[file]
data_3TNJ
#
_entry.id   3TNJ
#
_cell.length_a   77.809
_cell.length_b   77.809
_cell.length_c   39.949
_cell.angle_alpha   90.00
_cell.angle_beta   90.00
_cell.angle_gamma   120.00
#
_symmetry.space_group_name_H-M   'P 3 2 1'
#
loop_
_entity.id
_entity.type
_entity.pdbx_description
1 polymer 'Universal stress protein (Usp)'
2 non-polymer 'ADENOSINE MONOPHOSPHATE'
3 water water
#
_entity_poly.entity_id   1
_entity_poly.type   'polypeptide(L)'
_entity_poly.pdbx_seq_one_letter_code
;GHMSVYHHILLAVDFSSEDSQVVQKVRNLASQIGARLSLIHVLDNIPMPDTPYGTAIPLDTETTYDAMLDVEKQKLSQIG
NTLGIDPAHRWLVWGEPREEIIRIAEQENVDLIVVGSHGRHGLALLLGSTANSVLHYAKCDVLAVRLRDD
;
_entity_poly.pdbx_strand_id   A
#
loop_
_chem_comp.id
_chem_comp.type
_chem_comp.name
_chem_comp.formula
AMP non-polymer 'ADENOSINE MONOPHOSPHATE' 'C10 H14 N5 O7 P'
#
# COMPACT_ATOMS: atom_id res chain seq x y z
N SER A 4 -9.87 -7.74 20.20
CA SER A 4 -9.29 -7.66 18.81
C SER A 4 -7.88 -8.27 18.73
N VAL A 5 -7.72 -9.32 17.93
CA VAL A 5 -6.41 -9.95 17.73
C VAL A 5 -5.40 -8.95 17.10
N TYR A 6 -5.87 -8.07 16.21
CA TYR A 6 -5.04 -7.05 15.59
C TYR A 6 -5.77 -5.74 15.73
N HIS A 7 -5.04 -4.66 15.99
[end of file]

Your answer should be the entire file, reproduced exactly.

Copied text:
data_3TNJ
#
_entry.id   3TNJ
#
_cell.length_a   77.809
_cell.length_b   77.809
_cell.length_c   39.949
_cell.angle_alpha   90.00
_cell.angle_beta   90.00
_cell.angle_gamma   120.00
#
_symmetry.space_group_name_H-M   'P 3 2 1'
#
loop_
_entity.id
_entity.type
_entity.pdbx_description
1 polymer 'Universal stress protein (Usp)'
2 non-polymer 'ADENOSINE MONOPHOSPHATE'
3 water water
#
_entity_poly.entity_id   1
_entity_poly.type   'polypeptide(L)'
_entity_poly.pdbx_seq_one_letter_code
;GHMSVYHHILLAVDFSSEDSQVVQKVRNLASQIGARLSLIHVLDNIPMPDTPYGTAIPLDTETTYDAMLDVEKQKLSQIG
NTLGIDPAHRWLVWGEPREEIIRIAEQENVDLIVVGSHGRHGLALLLGSTANSVLHYAKCDVLAVRLRDD
;
_entity_poly.pdbx_strand_id   A
#
loop_
_chem_comp.id
_chem_comp.type
_chem_comp.name
_chem_comp.formula
AMP non-polymer 'ADENOSINE MONOPHOSPHATE' 'C10 H14 N5 O7 P'
#
# COMPACT_ATOMS: atom_id res chain seq x y z
N SER A 4 -9.87 -7.74 20.20
CA SER A 4 -9.29 -7.66 18.81
C SER A 4 -7.88 -8.27 18.73
N VAL A 5 -7.72 -9.32 17.93
CA VAL A 5 -6.41 -9.95 17.73
C VAL A 5 -5.40 -8.95 17.10
N TYR A 6 -5.87 -8.07 16.21
CA TYR A 6 -5.04 -7.05 15.59
C TYR A 6 -5.77 -5.74 15.73
N HIS A 7 -5.04 -4.66 15.99